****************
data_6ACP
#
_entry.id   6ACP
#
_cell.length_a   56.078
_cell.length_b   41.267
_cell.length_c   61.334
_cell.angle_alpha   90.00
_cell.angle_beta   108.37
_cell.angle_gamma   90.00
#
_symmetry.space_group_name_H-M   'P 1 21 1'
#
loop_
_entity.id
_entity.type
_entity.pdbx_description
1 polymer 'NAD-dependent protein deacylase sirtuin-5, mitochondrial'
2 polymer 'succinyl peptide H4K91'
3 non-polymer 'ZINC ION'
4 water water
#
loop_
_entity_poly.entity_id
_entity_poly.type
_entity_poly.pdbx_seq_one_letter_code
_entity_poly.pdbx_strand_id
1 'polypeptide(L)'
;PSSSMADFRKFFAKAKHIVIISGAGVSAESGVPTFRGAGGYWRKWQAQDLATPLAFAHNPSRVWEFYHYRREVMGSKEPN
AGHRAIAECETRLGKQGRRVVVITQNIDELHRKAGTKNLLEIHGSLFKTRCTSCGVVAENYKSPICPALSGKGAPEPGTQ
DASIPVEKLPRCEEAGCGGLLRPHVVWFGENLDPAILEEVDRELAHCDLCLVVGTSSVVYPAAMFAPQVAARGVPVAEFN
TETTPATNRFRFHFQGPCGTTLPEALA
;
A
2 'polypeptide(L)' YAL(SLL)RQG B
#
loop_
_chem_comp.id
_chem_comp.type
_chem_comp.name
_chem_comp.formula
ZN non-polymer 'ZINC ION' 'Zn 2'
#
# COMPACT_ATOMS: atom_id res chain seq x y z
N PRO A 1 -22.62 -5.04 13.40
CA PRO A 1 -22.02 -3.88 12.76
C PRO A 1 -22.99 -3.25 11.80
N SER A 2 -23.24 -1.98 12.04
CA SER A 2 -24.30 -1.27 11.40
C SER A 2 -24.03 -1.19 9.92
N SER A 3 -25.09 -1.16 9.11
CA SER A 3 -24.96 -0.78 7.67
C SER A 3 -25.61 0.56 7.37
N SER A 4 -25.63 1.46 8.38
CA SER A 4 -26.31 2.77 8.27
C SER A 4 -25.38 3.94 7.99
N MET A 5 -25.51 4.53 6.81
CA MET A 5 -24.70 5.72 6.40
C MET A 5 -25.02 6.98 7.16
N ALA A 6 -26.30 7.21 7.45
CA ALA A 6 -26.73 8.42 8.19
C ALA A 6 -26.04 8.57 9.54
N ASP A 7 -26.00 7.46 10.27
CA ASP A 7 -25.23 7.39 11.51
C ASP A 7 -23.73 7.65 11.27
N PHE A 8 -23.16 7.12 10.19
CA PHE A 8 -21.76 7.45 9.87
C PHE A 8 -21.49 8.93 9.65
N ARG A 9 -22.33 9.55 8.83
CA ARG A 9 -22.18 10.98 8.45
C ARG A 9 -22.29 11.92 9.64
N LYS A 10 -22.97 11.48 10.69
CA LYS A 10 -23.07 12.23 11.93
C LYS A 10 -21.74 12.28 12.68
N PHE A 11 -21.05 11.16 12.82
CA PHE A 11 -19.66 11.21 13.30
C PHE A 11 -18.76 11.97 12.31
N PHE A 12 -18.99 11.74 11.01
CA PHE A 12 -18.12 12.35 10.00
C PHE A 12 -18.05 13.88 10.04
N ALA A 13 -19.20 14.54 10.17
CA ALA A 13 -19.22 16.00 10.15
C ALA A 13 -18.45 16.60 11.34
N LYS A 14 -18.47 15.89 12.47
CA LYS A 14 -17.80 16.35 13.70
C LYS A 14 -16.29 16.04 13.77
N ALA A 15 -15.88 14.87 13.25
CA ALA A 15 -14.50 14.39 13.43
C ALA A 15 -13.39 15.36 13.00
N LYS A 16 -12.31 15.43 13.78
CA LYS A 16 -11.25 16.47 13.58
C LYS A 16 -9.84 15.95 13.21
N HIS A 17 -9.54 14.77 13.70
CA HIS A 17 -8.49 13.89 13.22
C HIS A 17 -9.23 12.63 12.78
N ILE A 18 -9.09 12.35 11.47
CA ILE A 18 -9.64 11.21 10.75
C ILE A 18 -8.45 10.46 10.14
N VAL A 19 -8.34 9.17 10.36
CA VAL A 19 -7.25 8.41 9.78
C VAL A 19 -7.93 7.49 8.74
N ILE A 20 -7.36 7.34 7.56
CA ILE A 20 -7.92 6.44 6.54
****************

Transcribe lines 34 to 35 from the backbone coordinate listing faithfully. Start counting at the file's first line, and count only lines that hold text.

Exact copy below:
A
2 'polypeptide(L)' YAL(SLL)RQG B